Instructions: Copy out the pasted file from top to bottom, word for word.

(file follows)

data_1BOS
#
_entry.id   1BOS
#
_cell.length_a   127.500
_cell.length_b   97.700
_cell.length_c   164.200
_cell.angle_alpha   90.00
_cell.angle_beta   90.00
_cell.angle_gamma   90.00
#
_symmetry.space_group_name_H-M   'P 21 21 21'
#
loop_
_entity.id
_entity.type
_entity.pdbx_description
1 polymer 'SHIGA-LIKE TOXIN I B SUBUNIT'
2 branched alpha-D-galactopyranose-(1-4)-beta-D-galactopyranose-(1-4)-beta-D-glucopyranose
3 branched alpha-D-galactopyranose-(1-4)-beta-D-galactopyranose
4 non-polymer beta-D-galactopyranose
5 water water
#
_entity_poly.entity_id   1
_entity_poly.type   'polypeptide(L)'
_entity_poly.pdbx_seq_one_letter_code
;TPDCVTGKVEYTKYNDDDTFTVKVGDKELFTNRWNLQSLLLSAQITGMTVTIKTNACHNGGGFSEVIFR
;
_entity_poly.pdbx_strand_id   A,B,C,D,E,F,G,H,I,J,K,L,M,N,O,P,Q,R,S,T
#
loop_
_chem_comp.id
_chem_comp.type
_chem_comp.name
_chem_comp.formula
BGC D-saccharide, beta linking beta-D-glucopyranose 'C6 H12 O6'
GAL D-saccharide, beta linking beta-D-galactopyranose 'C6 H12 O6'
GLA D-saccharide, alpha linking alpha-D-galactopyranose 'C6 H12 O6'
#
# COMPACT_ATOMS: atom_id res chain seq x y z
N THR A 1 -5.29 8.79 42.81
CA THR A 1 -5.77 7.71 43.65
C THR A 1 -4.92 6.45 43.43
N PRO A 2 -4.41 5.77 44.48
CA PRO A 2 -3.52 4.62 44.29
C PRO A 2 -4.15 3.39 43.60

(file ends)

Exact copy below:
data_1BOS
#
_entry.id   1BOS
#
_cell.length_a   127.500
_cell.length_b   97.700
_cell.length_c   164.200
_cell.angle_alpha   90.00
_cell.angle_beta   90.00
_cell.angle_gamma   90.00
#
_symmetry.space_group_name_H-M   'P 21 21 21'
#
loop_
_entity.id
_entity.type
_entity.pdbx_description
1 polymer 'SHIGA-LIKE TOXIN I B SUBUNIT'
2 branched alpha-D-galactopyranose-(1-4)-beta-D-galactopyranose-(1-4)-beta-D-glucopyranose
3 branched alpha-D-galactopyranose-(1-4)-beta-D-galactopyranose
4 non-polymer beta-D-galactopyranose
5 water water
#
_entity_poly.entity_id   1
_entity_poly.type   'polypeptide(L)'
_entity_poly.pdbx_seq_one_letter_code
;TPDCVTGKVEYTKYNDDDTFTVKVGDKELFTNRWNLQSLLLSAQITGMTVTIKTNACHNGGGFSEVIFR
;
_entity_poly.pdbx_strand_id   A,B,C,D,E,F,G,H,I,J,K,L,M,N,O,P,Q,R,S,T
#
loop_
_chem_comp.id
_chem_comp.type
_chem_comp.name
_chem_comp.formula
BGC D-saccharide, beta linking beta-D-glucopyranose 'C6 H12 O6'
GAL D-saccharide, beta linking beta-D-galactopyranose 'C6 H12 O6'
GLA D-saccharide, alpha linking alpha-D-galactopyranose 'C6 H12 O6'
#
# COMPACT_ATOMS: atom_id res chain seq x y z
N THR A 1 -5.29 8.79 42.81
CA THR A 1 -5.77 7.71 43.65
C THR A 1 -4.92 6.45 43.43
N PRO A 2 -4.41 5.77 44.48
CA PRO A 2 -3.52 4.62 44.29
C PRO A 2 -4.15 3.39 43.60